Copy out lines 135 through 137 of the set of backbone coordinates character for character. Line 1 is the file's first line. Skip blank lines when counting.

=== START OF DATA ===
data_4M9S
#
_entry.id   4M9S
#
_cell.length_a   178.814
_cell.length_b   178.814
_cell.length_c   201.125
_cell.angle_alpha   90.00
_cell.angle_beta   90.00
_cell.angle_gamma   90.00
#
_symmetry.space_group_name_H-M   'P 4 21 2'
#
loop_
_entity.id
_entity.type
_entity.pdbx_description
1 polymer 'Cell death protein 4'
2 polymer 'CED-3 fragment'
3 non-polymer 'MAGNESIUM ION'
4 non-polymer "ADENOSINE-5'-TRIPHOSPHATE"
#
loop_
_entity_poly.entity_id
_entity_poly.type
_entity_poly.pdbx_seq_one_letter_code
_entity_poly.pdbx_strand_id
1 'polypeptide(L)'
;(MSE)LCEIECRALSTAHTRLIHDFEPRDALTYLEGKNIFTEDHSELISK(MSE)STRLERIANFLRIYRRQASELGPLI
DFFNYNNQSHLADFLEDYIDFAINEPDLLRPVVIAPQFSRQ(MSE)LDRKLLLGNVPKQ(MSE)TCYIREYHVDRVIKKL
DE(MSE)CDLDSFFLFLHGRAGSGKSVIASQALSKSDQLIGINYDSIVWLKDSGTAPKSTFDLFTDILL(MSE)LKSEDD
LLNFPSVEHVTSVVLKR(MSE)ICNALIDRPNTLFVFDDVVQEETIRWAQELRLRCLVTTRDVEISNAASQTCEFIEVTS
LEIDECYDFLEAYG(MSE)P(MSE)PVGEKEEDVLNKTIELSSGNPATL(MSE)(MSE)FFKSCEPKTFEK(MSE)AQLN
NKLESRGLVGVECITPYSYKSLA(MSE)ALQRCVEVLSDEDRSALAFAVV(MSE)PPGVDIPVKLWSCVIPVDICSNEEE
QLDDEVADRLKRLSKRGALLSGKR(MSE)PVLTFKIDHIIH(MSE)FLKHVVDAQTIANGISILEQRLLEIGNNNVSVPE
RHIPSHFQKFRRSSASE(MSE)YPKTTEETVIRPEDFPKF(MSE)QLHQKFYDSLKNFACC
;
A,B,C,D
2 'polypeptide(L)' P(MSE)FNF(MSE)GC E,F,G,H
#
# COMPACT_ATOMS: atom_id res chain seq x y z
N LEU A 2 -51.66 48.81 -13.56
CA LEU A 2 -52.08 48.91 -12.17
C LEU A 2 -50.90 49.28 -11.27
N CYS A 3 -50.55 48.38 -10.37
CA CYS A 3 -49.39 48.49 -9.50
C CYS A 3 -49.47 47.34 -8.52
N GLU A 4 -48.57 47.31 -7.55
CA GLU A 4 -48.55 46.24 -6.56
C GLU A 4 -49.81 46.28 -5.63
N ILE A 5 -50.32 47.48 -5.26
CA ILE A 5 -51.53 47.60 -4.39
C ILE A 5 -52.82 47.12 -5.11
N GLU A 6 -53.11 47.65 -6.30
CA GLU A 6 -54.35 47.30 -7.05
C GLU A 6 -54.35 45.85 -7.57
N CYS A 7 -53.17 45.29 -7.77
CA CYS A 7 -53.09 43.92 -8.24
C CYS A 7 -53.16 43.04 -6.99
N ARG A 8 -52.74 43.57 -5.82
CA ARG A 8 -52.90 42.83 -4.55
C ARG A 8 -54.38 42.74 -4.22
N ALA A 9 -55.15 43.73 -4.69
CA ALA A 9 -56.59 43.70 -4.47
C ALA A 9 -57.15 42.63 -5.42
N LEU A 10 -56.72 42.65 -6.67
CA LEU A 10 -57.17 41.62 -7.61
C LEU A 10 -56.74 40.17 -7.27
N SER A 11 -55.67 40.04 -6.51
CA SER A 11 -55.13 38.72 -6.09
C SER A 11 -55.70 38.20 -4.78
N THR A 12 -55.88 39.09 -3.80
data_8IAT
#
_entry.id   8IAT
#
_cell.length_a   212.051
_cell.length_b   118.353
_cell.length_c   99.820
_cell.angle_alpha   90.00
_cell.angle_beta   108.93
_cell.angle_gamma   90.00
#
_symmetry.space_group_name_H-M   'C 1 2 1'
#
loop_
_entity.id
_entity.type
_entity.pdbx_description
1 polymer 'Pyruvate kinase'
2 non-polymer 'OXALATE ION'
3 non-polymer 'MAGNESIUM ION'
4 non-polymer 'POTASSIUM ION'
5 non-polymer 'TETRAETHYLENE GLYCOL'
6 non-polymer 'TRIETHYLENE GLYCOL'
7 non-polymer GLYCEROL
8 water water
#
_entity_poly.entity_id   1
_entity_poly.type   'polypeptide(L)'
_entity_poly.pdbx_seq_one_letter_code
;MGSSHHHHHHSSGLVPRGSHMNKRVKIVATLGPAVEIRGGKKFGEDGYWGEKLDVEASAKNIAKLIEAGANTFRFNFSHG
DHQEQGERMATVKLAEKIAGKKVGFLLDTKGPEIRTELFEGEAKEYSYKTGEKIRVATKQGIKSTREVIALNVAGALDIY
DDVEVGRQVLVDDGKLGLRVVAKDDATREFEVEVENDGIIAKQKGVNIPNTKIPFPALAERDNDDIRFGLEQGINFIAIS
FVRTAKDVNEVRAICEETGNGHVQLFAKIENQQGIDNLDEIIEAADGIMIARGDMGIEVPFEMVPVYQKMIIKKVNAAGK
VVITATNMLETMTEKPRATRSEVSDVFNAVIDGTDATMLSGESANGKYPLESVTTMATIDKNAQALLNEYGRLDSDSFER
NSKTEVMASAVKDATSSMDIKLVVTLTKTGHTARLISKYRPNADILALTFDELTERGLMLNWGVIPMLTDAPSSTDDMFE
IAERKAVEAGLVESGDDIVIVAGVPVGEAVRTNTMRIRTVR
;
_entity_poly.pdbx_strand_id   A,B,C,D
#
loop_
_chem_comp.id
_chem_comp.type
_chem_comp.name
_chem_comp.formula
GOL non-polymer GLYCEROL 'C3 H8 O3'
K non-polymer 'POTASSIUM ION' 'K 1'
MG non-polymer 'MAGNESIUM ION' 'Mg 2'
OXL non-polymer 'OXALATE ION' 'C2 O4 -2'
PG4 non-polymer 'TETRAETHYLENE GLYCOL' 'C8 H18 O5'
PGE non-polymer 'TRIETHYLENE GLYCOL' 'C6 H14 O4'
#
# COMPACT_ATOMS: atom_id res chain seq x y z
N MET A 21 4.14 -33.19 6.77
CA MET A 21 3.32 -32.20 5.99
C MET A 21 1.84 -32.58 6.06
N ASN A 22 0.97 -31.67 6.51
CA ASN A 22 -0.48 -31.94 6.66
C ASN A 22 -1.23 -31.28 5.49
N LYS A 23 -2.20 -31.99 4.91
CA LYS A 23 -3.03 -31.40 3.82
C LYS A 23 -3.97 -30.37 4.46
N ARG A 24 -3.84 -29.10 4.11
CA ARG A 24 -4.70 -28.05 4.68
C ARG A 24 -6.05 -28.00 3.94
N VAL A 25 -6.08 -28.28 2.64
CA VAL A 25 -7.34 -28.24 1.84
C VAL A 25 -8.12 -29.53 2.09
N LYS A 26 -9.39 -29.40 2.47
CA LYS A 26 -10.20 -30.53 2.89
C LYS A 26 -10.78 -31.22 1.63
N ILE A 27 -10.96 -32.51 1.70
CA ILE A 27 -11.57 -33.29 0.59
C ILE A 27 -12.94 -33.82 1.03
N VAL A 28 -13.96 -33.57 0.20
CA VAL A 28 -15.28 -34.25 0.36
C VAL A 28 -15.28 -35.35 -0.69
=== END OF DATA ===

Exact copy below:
CA ARG A 24 -4.70 -28.05 4.68
C ARG A 24 -6.05 -28.00 3.94
N VAL A 25 -6.08 -28.28 2.64